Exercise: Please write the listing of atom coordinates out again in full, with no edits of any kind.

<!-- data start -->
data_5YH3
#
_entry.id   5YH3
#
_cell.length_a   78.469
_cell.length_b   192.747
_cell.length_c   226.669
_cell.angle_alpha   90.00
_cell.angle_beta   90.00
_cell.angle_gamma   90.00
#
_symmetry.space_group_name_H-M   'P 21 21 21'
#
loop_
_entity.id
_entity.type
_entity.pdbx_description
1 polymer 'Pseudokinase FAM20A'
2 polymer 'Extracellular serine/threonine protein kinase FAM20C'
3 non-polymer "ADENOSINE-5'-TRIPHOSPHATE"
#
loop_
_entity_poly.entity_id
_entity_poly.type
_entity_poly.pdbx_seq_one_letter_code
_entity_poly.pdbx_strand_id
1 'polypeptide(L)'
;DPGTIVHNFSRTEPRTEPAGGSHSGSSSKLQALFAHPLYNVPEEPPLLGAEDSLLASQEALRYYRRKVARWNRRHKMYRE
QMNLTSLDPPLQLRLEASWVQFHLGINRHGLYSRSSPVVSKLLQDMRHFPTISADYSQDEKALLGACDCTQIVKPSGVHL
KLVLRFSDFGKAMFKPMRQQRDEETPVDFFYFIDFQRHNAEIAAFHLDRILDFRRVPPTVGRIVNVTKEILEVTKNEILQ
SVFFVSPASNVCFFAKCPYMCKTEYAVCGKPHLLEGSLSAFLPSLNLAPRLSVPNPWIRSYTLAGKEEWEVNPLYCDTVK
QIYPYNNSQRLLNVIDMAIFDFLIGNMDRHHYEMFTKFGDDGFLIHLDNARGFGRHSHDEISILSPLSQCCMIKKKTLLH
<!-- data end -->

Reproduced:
data_5YH3
#
_entry.id   5YH3
#
_cell.length_a   78.469
_cell.length_b   192.747
_cell.length_c   226.669
_cell.angle_alpha   90.00
_cell.angle_beta   90.00
_cell.angle_gamma   90.00
#
_symmetry.space_group_name_H-M   'P 21 21 21'
#
loop_
_entity.id
_entity.type
_entity.pdbx_description
1 polymer 'Pseudokinase FAM20A'
2 polymer 'Extracellular serine/threonine protein kinase FAM20C'
3 non-polymer "ADENOSINE-5'-TRIPHOSPHATE"
#
loop_
_entity_poly.entity_id
_entity_poly.type
_entity_poly.pdbx_seq_one_letter_code
_entity_poly.pdbx_strand_id
1 'polypeptide(L)'
;DPGTIVHNFSRTEPRTEPAGGSHSGSSSKLQALFAHPLYNVPEEPPLLGAEDSLLASQEALRYYRRKVARWNRRHKMYRE
QMNLTSLDPPLQLRLEASWVQFHLGINRHGLYSRSSPVVSKLLQDMRHFPTISADYSQDEKALLGACDCTQIVKPSGVHL
KLVLRFSDFGKAMFKPMRQQRDEETPVDFFYFIDFQRHNAEIAAFHLDRILDFRRVPPTVGRIVNVTKEILEVTKNEILQ
SVFFVSPASNVCFFAKCPYMCKTEYAVCGKPHLLEGSLSAFLPSLNLAPRLSVPNPWIRSYTLAGKEEWEVNPLYCDTVK
QIYPYNNSQRLLNVIDMAIFDFLIGNMDRHHYEMFTKFGDDGFLIHLDNARGFGRHSHDEISILSPLSQCCMIKKKTLLH